Several residents of Stewart Avenue, Woodrow Street and Park Avenue attended the City Council’s Tuesday meeting — and some 40 others signed a petition — to share their opposition to the construction of duplex-style units in the area. The Council ultimately decided the project could move forward.
The City Council unanimously approved a request by W.F. and Geraldine Carr and Willie and Glenda Thornton for a conditional use permit to construct duplex-style, multi-family developments at the intersections of Stewart Avenue, Woodrow Street and Park Avenue in a R-8 residential district.
“The proposed multi-family development would consist of seven units with two dwellings in each sharing a common wall,” Clinton-Sampson Planning director Mary Rose. Each duplex would have two parking spaces and the plans meet the setback requirements, as well as meet the 11,303 square feet of open space for the development density requirements.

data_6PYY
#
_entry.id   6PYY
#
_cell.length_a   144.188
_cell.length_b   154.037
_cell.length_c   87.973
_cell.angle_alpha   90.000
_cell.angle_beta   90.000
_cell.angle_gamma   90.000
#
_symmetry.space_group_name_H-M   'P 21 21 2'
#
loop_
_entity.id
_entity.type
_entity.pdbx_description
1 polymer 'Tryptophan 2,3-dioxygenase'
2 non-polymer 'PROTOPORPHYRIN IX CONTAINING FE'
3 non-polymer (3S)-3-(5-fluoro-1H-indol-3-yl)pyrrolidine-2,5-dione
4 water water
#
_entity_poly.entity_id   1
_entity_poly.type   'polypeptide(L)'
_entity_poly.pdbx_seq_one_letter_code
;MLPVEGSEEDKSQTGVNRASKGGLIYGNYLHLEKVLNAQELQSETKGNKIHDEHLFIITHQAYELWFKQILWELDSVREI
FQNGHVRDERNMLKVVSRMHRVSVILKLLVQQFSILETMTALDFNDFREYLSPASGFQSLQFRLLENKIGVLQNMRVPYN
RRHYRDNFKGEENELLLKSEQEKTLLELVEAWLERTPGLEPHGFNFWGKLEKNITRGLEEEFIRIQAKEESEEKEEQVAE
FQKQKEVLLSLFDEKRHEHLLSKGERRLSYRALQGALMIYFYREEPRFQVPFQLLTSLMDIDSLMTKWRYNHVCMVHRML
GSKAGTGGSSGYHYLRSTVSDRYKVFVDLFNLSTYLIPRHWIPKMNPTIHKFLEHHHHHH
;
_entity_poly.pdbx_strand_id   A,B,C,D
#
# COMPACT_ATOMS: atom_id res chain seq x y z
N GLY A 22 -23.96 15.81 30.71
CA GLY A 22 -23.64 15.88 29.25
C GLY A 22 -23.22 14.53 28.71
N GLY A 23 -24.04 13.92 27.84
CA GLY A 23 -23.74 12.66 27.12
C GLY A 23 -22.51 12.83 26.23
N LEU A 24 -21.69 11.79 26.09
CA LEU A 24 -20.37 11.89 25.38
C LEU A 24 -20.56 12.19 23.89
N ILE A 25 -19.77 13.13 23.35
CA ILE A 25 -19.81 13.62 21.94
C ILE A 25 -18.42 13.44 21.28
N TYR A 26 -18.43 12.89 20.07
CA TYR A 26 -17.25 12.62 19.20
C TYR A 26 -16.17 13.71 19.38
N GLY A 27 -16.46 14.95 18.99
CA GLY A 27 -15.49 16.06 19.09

The Council voted that the request complies with each of four standards for conditional use, including that the use will not materially endanger the public health or safety as developed; will not substantially injure the value of adjoining properties; will be in harmony with use in which it is located; and will be in general conformity with the city’s plans.
Council’s approval came after several people shared their concerns with the proposed development.
“There are existing duplex-style buildings in the general vicinity of this area,” said Rose, who noted that a conditional use permit was approved several years ago in the same area.
W.F. Carr spoke to his request, displaying sketches that showed the design and layout of the duplex-style buildings proposed. Each of the units would consist of two separate residences containing two bedrooms, two bathrooms and a single-car garage. There would be a single driveway leading to the separate garages. Rent would start at $550 per month, he noted.
“I’m proposing to build possibly seven units on Park Avenue. We’re putting our money into it. It will be looked after by my wife and myself. We will manage it,” said Carr.